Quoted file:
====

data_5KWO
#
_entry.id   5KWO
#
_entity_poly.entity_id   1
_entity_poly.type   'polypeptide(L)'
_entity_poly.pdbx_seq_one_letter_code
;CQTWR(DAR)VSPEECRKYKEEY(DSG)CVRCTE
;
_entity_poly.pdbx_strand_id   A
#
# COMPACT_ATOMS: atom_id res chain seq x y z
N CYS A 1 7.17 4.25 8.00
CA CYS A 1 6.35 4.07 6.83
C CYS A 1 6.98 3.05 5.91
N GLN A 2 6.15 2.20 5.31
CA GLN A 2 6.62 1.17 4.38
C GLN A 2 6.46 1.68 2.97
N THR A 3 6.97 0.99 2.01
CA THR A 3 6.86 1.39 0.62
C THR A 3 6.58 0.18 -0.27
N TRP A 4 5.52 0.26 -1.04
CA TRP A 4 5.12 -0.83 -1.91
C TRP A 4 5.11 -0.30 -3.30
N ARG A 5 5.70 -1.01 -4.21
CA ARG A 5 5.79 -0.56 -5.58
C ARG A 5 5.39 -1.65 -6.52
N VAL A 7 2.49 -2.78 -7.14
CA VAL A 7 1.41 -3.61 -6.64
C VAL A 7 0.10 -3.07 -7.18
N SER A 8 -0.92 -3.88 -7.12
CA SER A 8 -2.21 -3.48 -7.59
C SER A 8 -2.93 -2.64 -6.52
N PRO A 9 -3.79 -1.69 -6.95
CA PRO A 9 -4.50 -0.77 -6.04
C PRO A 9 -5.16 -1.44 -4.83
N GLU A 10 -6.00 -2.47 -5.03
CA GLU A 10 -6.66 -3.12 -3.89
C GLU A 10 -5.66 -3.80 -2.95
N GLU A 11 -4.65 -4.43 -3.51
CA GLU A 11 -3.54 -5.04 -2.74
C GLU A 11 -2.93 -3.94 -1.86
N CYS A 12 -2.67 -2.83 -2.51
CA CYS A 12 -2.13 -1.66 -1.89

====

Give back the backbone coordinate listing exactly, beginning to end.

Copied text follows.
data_5KWO
#
_entry.id   5KWO
#
_entity_poly.entity_id   1
_entity_poly.type   'polypeptide(L)'
_entity_poly.pdbx_seq_one_letter_code
;CQTWR(DAR)VSPEECRKYKEEY(DSG)CVRCTE
;
_entity_poly.pdbx_strand_id   A
#
# COMPACT_ATOMS: atom_id res chain seq x y z
N CYS A 1 7.17 4.25 8.00
CA CYS A 1 6.35 4.07 6.83
C CYS A 1 6.98 3.05 5.91
N GLN A 2 6.15 2.20 5.31
CA GLN A 2 6.62 1.17 4.38
C GLN A 2 6.46 1.68 2.97
N THR A 3 6.97 0.99 2.01
CA THR A 3 6.86 1.39 0.62
C THR A 3 6.58 0.18 -0.27
N TRP A 4 5.52 0.26 -1.04
CA TRP A 4 5.12 -0.83 -1.91
C TRP A 4 5.11 -0.30 -3.30
N ARG A 5 5.70 -1.01 -4.21
CA ARG A 5 5.79 -0.56 -5.58
C ARG A 5 5.39 -1.65 -6.52
N VAL A 7 2.49 -2.78 -7.14
CA VAL A 7 1.41 -3.61 -6.64
C VAL A 7 0.10 -3.07 -7.18
N SER A 8 -0.92 -3.88 -7.12
CA SER A 8 -2.21 -3.48 -7.59
C SER A 8 -2.93 -2.64 -6.52
N PRO A 9 -3.79 -1.69 -6.95
CA PRO A 9 -4.50 -0.77 -6.04
C PRO A 9 -5.16 -1.44 -4.83
N GLU A 10 -6.00 -2.47 -5.03
CA GLU A 10 -6.66 -3.12 -3.89
C GLU A 10 -5.66 -3.80 -2.95
N GLU A 11 -4.65 -4.43 -3.51
CA GLU A 11 -3.54 -5.04 -2.74
C GLU A 11 -2.93 -3.94 -1.86
N CYS A 12 -2.67 -2.83 -2.51
CA CYS A 12 -2.13 -1.66 -1.89